In Art Spotlight, we invite Sketchfab artists to talk about one of their designs.
Hello! I am Ovi aka hamsterspit, a mildly dyslexic self-taught 3D artist who likes to meow from time to time. Since I can remember, I have been passionate about visual arts. Eventually, after many years dabbling between drawings, paintings and sculptures (and even going to college for it), I chose to dedicate myself to 3D modeling, because this medium offers me a faster and more dynamic way of bringing ideas to life.
So far, it’s been almost four years since I have been working with 3D art and I have been loving every moment of it. Although I have been freelancing as a modeler, my dream is to find other people with whom I can collaborate to create indie games.
Actually, Sketchfab is a great medium for emerging artists to promote their work, and to connect with other people who share common interests. Personally speaking, I appreciate that there is a 3D viewer tool that allows its users to show the full potential of their 3D models. Not to mention the interesting contests, forum threads and art spotlights.
When it comes to my visual art preferences, they include a lot of different things, but if I had to point out my greatest influences, then they would be Yoshitomo Nara, Masaaki Yuasa, Henri Rousseau and Max Ernst – plus Cartoon Network. During the creative process, however, my only references are random thoughts, dreams (and nightmares!) and day-to-day experiences – a bizarre, surreal and colorful hotchpotch, a twisted alternative reality seen from a childlike perspective.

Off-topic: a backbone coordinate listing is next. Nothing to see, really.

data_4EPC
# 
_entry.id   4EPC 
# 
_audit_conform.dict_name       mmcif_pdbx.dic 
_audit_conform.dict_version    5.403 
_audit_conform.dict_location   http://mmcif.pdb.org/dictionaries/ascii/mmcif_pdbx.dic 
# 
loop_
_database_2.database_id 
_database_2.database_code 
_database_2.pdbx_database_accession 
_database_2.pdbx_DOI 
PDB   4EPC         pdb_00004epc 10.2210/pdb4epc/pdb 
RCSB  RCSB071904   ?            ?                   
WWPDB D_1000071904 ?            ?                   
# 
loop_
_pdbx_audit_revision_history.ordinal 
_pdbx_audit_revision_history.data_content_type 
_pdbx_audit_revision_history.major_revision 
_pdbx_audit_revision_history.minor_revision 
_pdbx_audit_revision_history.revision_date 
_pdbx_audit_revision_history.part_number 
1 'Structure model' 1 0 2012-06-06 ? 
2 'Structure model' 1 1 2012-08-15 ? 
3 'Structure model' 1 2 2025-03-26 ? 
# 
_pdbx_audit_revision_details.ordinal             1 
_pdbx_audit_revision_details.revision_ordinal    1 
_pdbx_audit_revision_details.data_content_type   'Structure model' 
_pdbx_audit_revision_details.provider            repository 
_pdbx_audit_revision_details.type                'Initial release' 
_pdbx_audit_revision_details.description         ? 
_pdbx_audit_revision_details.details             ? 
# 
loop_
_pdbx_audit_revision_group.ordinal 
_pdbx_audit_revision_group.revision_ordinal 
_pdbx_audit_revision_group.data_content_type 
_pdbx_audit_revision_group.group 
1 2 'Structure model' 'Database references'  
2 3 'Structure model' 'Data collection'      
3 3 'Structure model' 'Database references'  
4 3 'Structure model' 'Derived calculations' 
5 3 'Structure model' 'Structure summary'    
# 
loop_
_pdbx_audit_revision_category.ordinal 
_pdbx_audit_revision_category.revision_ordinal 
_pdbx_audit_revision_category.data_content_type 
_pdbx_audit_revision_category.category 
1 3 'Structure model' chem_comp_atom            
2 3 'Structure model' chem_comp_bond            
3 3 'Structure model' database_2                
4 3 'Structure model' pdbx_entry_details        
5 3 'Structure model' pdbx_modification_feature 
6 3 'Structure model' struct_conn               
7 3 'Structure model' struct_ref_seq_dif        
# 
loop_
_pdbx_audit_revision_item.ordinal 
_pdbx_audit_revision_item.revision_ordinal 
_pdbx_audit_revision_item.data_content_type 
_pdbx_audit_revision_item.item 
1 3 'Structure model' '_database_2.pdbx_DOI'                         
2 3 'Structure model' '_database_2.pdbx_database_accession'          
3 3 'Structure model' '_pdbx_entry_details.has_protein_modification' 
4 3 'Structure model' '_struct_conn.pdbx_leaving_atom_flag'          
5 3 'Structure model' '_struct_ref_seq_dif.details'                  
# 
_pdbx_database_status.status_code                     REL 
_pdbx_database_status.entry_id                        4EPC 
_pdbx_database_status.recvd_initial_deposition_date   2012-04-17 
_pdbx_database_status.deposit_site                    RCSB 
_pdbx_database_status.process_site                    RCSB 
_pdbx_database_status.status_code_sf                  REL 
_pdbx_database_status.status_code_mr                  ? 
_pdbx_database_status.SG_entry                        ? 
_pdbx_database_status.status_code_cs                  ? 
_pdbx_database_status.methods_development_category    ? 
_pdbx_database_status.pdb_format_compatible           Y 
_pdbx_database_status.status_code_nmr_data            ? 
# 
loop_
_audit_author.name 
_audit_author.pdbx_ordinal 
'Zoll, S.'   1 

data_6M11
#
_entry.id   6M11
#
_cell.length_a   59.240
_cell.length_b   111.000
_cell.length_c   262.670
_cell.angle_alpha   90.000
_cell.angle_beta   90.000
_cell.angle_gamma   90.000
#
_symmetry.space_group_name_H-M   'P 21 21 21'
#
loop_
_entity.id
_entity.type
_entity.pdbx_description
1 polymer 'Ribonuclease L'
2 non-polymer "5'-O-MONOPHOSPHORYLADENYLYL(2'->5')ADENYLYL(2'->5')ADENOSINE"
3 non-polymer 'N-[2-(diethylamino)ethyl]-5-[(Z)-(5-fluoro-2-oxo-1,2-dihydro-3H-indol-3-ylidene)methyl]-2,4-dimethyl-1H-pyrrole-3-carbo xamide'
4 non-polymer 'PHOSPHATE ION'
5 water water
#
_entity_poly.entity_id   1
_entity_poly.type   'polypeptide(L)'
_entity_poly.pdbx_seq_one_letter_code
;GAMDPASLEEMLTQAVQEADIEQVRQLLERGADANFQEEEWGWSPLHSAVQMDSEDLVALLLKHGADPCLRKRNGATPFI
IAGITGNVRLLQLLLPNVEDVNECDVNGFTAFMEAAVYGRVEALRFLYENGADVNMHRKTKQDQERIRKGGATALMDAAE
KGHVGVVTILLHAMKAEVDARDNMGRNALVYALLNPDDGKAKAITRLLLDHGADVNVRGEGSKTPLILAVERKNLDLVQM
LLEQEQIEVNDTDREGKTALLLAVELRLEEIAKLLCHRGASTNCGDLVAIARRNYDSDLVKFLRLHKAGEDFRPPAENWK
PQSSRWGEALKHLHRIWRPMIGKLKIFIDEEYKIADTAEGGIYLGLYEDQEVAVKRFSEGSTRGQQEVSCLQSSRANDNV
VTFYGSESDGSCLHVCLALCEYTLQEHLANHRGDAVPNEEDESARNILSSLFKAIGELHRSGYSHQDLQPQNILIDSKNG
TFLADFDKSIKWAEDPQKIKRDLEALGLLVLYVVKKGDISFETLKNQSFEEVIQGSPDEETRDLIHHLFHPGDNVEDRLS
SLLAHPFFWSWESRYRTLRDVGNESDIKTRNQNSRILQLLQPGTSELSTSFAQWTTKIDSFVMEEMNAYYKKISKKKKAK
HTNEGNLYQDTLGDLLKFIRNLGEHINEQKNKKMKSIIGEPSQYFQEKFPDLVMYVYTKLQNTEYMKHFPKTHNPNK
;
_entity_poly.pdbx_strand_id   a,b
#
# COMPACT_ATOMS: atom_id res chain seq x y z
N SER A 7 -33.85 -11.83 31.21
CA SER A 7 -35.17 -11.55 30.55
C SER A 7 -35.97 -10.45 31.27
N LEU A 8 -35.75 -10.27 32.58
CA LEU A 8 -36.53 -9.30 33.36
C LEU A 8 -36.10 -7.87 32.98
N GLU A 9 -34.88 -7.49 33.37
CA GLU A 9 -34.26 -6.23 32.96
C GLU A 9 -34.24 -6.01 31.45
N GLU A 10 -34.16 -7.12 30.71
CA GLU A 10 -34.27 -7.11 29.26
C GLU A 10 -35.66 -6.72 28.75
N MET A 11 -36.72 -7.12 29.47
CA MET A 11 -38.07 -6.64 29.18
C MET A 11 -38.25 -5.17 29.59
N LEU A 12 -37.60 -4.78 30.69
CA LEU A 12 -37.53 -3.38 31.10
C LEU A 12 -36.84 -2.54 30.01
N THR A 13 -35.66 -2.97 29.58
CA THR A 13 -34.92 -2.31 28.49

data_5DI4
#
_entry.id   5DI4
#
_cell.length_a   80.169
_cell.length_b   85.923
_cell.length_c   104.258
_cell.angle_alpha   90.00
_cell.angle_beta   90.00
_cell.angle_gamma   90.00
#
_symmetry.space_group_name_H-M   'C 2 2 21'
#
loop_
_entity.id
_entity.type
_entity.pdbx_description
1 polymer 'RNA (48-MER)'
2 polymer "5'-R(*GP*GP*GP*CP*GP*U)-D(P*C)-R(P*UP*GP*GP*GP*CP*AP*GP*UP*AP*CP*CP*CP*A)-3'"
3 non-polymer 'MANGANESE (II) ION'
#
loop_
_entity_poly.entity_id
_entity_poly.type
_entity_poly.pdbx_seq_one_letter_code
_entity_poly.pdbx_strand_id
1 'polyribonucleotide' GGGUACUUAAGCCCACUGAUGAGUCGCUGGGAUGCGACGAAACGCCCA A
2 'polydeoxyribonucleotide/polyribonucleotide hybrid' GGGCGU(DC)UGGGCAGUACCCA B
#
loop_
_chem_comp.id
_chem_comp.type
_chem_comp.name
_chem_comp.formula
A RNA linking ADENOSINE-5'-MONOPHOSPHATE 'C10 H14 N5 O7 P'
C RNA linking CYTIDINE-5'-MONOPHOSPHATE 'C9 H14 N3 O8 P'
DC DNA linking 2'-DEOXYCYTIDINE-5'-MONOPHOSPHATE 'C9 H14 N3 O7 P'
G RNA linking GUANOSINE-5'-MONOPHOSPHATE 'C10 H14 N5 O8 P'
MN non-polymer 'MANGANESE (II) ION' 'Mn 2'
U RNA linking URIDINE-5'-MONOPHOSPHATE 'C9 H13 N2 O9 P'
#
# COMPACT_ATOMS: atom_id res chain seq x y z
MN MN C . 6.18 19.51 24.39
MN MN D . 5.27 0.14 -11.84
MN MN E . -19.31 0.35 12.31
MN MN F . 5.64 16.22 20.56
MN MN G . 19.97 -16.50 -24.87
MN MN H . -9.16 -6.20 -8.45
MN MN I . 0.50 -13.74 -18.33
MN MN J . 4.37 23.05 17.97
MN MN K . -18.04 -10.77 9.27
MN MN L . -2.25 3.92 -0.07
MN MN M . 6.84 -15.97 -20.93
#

This is how “Ganja Gavial” was born. After watching a documentary about strange rituals of tribes from Papua New Guinea, featuring mud men and crocodile people, I had a dream in which I saw crocodiles on top of high-tech termite mounds and there was smoke coming out from their mouths. Thus, the joint. Later on, I decided to add the ducky float in memory of an old plaster duck that I had modeled when I was younger, to give the gavial a more stable look and so that, if it forgets how to walk on water or swim, the duck will keep it afloat.
Sketching is usually the first step of the process. I always carry a notebook and my trusted 2mm mechanical pencil. But sometimes even napkins serve as canvas! Those simple doodles (hundreds or thousands of them) end up morphing into the low poly 3D models that you can find on my Sketchfab profile.
Here are some of the sketches that preceded the final version of “Ganja Gavial”:
The next step is opening ZBrush to create a rough sketch/model of the idea. Some people start with a simple sphere or with ZSpheres to build up the main body geometry. I prefer to use the Shadow Box as a starting point. Usually, I begin with the head shape and then continue modeling the body. On the body, I use InsertMesh brushes that I manipulate with various other brushes. Currently, these are the ones that I have on my customized UI: